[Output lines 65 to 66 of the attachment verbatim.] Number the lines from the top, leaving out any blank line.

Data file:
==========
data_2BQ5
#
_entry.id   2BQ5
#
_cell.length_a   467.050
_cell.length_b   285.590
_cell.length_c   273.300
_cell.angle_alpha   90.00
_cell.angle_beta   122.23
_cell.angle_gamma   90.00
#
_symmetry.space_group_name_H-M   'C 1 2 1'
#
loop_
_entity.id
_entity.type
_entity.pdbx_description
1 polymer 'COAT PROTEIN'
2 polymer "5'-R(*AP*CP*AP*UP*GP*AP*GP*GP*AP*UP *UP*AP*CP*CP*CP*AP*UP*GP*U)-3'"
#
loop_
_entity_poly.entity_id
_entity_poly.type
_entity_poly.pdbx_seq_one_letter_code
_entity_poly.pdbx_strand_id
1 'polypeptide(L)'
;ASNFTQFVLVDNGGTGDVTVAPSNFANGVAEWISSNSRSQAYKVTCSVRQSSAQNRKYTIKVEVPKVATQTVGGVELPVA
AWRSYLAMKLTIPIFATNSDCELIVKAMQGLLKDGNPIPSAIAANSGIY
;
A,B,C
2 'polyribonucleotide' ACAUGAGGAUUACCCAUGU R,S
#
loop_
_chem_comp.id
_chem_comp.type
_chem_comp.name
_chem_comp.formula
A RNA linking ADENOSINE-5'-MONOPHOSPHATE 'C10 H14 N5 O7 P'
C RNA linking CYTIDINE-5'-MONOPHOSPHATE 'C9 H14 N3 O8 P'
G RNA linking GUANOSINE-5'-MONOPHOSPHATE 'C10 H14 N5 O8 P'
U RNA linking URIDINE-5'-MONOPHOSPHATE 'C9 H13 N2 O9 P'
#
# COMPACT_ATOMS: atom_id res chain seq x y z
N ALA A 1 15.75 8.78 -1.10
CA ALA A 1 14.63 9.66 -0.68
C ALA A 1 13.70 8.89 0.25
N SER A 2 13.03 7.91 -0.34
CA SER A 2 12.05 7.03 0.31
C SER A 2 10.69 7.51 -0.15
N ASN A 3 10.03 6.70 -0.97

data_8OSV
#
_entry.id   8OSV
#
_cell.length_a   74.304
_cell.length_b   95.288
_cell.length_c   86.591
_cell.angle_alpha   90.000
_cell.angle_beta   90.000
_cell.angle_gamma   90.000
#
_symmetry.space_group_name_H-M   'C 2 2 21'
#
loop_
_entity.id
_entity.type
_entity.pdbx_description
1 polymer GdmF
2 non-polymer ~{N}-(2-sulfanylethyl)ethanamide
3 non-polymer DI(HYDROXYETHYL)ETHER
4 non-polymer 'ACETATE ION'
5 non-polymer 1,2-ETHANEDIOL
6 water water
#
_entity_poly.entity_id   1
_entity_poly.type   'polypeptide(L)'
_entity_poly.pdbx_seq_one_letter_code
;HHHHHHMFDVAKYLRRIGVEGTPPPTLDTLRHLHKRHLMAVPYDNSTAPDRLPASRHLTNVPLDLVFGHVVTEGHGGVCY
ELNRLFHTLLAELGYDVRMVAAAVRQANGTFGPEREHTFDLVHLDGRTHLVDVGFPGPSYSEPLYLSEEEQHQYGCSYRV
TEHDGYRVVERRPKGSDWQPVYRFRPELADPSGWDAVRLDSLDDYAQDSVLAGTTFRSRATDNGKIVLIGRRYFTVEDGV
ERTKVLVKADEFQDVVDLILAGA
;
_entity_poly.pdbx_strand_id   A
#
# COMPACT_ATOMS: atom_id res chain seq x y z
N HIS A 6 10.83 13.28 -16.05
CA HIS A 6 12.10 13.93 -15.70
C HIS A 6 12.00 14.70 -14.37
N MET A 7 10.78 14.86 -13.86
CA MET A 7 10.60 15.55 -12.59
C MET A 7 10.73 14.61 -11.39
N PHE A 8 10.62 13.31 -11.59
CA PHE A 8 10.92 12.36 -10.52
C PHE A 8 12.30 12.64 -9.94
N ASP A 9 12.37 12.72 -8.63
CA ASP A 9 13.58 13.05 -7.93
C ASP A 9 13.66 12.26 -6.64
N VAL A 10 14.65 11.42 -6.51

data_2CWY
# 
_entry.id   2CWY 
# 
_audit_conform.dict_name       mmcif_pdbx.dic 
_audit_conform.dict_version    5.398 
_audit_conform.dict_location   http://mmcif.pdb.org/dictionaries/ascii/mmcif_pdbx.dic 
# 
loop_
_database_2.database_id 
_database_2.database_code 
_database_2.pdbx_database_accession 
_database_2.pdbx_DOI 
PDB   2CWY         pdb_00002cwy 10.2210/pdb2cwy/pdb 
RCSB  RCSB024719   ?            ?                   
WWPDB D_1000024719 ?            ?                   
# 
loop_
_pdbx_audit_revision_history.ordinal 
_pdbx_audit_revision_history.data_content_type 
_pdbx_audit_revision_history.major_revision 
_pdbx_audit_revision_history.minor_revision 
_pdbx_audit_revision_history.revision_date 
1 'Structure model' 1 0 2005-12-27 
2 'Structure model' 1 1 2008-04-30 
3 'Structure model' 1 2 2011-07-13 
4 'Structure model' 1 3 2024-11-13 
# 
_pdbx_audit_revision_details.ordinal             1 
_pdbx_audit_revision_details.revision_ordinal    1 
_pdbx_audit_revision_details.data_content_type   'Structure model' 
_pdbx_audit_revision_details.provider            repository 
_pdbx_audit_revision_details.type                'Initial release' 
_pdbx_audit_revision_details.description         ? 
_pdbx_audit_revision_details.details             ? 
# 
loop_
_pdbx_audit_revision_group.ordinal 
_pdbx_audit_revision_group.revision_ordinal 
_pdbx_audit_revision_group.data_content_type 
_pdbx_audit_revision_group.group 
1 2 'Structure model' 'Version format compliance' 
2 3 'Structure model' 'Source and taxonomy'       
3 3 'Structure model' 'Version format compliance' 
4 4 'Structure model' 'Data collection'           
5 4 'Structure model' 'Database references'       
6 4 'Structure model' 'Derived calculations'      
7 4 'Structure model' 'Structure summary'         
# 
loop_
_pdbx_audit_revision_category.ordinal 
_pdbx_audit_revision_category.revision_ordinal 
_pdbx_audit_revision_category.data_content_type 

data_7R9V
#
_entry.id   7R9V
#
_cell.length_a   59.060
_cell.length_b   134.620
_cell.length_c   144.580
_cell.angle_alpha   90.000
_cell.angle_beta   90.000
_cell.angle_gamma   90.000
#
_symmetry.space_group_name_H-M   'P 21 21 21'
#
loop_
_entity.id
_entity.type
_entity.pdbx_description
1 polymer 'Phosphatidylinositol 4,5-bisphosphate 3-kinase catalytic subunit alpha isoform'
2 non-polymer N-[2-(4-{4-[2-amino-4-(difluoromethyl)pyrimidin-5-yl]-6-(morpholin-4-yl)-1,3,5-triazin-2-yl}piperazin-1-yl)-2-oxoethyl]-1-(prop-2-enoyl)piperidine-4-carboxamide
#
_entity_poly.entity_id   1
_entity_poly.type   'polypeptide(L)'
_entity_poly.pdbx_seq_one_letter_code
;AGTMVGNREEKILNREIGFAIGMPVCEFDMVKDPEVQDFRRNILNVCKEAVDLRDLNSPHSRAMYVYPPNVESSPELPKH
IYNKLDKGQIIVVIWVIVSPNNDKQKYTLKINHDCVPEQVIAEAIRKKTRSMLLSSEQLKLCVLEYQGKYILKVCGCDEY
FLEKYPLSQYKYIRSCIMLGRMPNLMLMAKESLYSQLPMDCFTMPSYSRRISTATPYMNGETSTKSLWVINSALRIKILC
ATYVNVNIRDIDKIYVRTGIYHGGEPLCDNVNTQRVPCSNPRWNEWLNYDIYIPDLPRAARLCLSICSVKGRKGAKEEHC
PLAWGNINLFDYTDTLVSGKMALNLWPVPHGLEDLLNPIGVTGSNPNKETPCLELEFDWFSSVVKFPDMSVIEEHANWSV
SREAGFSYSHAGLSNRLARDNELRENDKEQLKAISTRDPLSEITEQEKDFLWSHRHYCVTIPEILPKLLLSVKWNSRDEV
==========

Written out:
_entity.id
_entity.type